A lot of engineers working in the Telco industry, and particularly those with an affinity towards open source, know about sipp, the performance testing tool for the SIP protocol.
Many of those engineers know the default key mappings of the console based interface by heart. Increase the call rate by one with + or by ten with *, quit with q etc.
What many people don’t know though is that you can also remote control a sipp instance via UDP sockets.
Remote-Control via UDP
If you start sipp with the option -cp 8888 (default, or any other port that suits you), you can send commands which you’d usually type in the console based interface, over the network.
In the following examples, we’re going to use netcat aka nc as a network client to send the commands. Depending on the OS you’re running, there might be other alternatives.
To check how and if it generally works, we’re running a quick experiment:
$ sipp -sn uas -cp 8888 -bg Background mode - PID= $ ps -ef | grep sipp | grep -v grep root 136 1 2 23:34 pts/0 00:00:00 sipp -sn uas -cp 8888 -bg $ echo q | nc -q 1 -u localhost 8888 $ ps -ef | grep sipp | grep -v grep $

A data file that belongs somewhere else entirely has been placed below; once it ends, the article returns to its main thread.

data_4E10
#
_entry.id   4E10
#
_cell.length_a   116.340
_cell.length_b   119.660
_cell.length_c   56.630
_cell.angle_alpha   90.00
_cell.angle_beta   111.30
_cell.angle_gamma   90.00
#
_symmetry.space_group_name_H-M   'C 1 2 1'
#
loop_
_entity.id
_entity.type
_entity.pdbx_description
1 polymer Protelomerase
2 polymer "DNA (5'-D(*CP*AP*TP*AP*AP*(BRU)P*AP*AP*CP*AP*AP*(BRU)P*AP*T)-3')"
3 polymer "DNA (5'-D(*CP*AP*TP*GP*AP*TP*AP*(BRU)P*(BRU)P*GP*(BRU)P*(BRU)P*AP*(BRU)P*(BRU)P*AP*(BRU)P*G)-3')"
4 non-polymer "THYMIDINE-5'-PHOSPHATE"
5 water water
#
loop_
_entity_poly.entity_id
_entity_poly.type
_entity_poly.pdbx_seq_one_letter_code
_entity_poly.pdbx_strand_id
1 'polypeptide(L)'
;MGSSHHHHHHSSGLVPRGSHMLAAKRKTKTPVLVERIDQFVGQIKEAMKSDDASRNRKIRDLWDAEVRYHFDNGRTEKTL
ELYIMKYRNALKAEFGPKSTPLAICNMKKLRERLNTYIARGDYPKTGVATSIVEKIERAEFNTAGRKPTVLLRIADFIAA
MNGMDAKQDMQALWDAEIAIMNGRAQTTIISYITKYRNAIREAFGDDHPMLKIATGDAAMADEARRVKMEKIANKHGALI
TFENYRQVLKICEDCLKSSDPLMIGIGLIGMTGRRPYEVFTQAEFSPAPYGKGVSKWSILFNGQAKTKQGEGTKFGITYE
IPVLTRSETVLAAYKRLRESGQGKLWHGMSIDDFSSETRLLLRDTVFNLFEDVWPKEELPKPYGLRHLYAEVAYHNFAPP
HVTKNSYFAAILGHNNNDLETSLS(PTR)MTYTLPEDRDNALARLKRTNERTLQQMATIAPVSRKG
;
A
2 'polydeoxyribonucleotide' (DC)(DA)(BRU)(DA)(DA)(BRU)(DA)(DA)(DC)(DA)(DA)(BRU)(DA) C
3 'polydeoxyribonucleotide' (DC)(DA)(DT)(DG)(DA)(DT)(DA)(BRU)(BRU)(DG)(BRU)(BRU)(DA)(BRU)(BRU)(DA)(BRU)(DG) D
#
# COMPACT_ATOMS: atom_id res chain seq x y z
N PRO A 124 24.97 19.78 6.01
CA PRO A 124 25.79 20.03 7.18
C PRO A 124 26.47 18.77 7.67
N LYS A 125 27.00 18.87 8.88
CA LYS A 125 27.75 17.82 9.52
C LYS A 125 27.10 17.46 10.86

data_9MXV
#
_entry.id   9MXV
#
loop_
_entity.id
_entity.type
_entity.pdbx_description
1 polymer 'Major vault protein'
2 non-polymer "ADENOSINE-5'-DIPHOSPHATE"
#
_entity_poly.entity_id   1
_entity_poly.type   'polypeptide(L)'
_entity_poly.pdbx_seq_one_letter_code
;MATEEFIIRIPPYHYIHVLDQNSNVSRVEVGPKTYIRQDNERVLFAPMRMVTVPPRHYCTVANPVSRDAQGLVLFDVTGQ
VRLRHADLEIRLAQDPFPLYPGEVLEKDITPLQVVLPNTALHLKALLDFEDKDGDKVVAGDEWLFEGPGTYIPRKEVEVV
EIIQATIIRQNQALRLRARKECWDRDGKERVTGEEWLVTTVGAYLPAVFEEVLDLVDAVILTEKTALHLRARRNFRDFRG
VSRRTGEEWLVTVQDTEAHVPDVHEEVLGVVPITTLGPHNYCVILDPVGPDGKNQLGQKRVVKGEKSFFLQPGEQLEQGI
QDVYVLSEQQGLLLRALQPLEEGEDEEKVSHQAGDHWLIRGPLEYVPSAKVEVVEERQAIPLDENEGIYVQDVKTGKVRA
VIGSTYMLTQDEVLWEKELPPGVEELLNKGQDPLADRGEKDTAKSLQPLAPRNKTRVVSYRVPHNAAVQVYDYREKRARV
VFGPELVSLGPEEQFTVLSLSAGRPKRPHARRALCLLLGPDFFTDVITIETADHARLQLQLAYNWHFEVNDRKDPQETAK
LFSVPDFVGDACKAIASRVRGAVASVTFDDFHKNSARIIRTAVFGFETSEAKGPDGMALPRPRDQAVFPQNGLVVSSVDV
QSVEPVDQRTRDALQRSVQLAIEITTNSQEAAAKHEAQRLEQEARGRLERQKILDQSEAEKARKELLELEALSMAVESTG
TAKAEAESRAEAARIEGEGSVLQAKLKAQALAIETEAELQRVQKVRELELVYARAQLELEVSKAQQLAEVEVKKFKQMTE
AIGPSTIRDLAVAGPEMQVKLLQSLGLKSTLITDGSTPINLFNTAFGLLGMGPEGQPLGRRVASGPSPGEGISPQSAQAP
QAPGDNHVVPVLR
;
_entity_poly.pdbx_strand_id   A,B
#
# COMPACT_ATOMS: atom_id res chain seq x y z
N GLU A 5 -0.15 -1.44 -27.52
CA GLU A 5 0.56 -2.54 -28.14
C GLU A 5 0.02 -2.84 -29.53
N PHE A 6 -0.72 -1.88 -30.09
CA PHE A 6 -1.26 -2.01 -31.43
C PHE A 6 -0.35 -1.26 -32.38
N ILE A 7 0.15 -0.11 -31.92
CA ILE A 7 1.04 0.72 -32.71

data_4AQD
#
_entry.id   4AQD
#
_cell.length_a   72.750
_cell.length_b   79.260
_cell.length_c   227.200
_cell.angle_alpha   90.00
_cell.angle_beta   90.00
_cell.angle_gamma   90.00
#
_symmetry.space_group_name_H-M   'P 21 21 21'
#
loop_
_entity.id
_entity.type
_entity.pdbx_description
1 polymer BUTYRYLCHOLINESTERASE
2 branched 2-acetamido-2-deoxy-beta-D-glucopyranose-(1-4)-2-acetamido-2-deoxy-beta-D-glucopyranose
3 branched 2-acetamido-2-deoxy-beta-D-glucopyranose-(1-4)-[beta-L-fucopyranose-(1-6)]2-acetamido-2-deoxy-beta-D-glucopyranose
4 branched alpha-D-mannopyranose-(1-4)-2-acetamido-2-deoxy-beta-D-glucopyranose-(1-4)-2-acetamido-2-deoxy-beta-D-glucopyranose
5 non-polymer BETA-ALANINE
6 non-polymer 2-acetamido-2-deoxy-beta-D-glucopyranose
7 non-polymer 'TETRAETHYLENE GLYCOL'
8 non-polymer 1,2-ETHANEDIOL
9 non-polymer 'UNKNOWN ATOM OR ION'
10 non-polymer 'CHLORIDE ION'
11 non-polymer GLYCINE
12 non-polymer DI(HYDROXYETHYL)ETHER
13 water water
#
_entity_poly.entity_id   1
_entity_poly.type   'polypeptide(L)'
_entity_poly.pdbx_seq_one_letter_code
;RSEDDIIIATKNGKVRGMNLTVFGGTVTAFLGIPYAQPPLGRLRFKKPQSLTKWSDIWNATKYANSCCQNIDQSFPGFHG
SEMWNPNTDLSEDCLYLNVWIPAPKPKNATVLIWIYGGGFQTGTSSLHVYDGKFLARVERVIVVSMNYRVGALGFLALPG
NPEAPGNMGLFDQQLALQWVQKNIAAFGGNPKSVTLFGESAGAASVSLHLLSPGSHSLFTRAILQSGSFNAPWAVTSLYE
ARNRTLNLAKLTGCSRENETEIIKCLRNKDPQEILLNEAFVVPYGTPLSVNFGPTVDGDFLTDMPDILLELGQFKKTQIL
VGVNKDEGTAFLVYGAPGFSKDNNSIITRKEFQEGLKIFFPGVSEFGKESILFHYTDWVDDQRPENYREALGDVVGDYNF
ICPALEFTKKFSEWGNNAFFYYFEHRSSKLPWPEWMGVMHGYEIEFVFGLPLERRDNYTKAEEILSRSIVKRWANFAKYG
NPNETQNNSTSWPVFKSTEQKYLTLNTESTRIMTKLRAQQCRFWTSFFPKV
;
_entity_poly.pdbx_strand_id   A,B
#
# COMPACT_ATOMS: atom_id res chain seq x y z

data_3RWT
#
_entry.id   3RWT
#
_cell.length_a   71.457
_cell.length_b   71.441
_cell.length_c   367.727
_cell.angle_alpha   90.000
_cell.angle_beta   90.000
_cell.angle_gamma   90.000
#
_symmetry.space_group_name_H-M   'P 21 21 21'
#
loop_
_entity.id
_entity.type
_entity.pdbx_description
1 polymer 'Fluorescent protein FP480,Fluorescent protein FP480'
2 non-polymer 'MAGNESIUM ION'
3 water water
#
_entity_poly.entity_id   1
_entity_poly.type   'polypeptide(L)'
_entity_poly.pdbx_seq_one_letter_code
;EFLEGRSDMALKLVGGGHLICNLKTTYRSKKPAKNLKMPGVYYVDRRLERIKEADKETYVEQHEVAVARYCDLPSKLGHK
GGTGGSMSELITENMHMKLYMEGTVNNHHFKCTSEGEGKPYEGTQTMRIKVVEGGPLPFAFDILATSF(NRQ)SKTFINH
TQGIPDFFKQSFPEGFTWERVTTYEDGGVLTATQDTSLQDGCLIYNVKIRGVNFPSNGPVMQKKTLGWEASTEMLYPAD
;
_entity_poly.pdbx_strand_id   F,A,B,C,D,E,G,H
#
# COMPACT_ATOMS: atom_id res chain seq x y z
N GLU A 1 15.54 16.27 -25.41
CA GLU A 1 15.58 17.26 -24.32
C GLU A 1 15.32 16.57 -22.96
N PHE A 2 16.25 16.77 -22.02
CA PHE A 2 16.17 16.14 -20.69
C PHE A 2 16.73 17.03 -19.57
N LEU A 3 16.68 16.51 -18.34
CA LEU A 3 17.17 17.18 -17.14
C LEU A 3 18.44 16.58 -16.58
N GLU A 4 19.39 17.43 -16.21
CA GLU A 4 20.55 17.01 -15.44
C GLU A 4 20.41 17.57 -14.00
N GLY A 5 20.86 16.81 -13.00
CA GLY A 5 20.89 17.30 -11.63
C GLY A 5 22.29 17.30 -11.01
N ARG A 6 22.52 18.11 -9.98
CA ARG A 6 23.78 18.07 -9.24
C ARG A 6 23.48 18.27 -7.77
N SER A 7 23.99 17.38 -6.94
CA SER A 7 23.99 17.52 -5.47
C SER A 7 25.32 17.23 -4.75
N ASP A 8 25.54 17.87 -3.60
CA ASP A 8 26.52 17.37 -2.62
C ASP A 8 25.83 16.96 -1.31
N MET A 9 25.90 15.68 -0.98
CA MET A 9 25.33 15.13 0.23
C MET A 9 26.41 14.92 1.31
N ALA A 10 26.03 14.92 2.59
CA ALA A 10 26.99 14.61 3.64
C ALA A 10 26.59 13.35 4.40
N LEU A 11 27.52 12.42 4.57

To recap here, we start sipp with the built-in UAS scenario waiting for inbound calls (-sn uas), let it listen on port 8888/udp for control commands, and launch it in background (-bg). Next we double-check if it’s running fine, then use nc to send the q command which we’d normally type into the console to gracefully shutdown sipp. Finally we double-check if sipp did indeed terminate.
You can control sipp remotely via the same commands you’d normally type into the console.
A full list of commands is available here.
There is one more thing about controlling sipp, which is not very well known.
When running sipp in the console UI, you can type c followed by an interactive command like trace messages on. Of course, this mode can be used remotely as well, e.g. to set the cps rate to 5 calls per second:
$ sipp -sn uac -cp 8888 -bg sip.example.org Background mode - PID= $ echo 'cset rate 5' | nc -q 1 -u localhost 8888 $
The full list of available interactive commands is here.
If that was news to you, play with those remote commands to improve your local sipp-based testing infrastructure.